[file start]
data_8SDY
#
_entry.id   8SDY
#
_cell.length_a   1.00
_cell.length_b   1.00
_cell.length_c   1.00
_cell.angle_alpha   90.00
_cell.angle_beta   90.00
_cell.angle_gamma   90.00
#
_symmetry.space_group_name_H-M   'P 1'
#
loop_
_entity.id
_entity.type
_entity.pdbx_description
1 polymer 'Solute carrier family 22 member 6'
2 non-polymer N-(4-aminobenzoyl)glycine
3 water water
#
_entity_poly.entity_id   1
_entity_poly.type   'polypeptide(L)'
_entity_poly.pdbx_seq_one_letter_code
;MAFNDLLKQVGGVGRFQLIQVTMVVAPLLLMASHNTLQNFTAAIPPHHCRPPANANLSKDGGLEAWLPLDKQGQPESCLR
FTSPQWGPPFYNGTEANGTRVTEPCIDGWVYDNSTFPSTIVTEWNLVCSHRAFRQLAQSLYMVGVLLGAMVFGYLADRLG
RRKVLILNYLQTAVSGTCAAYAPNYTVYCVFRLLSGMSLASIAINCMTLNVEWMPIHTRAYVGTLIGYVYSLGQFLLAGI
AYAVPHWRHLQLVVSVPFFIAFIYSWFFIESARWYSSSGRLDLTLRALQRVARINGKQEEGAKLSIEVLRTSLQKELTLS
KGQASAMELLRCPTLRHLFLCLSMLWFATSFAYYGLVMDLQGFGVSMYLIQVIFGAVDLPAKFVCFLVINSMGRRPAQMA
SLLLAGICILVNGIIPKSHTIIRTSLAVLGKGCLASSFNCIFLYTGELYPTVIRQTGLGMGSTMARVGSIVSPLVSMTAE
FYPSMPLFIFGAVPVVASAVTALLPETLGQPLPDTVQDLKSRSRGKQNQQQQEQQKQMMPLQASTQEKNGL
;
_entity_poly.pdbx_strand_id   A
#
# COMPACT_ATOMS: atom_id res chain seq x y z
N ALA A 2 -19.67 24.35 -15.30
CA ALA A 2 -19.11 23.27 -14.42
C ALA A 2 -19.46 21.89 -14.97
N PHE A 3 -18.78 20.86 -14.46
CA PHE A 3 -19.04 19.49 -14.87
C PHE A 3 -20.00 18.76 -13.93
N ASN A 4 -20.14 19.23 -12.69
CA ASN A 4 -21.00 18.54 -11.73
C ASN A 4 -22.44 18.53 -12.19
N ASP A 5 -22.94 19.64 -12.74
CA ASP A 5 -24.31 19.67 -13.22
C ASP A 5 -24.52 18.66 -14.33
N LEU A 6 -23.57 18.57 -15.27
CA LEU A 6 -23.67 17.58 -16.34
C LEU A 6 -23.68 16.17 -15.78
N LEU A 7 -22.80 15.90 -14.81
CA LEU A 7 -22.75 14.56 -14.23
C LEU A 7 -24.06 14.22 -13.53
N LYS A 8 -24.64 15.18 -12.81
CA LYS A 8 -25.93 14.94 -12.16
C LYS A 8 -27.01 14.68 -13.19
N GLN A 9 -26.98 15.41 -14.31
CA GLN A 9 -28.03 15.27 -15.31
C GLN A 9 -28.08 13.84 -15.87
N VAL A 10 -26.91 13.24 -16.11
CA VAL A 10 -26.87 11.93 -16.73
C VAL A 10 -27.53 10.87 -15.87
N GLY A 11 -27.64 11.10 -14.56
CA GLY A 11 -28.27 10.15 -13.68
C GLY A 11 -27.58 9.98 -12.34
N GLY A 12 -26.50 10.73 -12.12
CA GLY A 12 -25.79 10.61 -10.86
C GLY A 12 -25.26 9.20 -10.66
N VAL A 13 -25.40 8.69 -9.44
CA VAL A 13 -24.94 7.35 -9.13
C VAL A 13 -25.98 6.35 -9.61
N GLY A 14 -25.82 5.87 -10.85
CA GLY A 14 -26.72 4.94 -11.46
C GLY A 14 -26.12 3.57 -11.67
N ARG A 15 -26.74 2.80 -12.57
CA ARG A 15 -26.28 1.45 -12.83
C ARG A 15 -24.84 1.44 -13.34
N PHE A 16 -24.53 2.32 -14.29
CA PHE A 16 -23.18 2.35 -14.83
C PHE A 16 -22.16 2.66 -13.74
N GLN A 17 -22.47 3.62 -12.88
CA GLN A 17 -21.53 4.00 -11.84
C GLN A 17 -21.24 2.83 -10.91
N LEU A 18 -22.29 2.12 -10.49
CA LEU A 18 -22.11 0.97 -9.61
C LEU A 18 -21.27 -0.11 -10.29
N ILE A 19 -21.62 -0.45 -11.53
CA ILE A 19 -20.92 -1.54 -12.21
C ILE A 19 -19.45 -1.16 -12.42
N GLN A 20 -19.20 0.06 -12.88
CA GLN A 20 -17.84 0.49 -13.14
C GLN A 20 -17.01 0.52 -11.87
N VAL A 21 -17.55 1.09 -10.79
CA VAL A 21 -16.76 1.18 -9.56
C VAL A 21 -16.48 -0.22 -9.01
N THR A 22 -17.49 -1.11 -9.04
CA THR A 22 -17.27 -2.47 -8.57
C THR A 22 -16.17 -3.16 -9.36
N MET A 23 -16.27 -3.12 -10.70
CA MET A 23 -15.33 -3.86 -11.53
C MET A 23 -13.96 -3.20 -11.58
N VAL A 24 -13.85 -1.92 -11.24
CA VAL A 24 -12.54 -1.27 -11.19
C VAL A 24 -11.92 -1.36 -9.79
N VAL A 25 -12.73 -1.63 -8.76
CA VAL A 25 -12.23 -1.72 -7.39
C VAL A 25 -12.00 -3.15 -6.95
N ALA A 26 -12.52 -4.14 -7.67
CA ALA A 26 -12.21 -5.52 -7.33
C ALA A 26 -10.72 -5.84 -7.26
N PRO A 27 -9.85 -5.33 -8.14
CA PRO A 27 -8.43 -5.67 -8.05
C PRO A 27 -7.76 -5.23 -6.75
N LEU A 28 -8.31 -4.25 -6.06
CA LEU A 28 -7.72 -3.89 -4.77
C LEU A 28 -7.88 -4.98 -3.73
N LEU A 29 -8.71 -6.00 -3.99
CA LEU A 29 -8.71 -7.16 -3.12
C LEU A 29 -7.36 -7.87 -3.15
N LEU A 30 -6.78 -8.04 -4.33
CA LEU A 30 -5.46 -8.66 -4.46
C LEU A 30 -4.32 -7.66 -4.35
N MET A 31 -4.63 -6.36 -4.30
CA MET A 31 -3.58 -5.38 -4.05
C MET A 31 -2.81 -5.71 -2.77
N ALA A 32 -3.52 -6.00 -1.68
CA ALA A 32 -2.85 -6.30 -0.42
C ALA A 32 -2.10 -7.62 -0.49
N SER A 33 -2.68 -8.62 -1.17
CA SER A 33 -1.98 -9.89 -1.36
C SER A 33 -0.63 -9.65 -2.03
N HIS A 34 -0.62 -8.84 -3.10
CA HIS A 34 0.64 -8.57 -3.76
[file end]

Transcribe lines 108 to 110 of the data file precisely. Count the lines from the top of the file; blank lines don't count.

N ALA A 26 -12.52 -4.14 -7.67
CA ALA A 26 -12.21 -5.52 -7.33
C ALA A 26 -10.72 -5.84 -7.26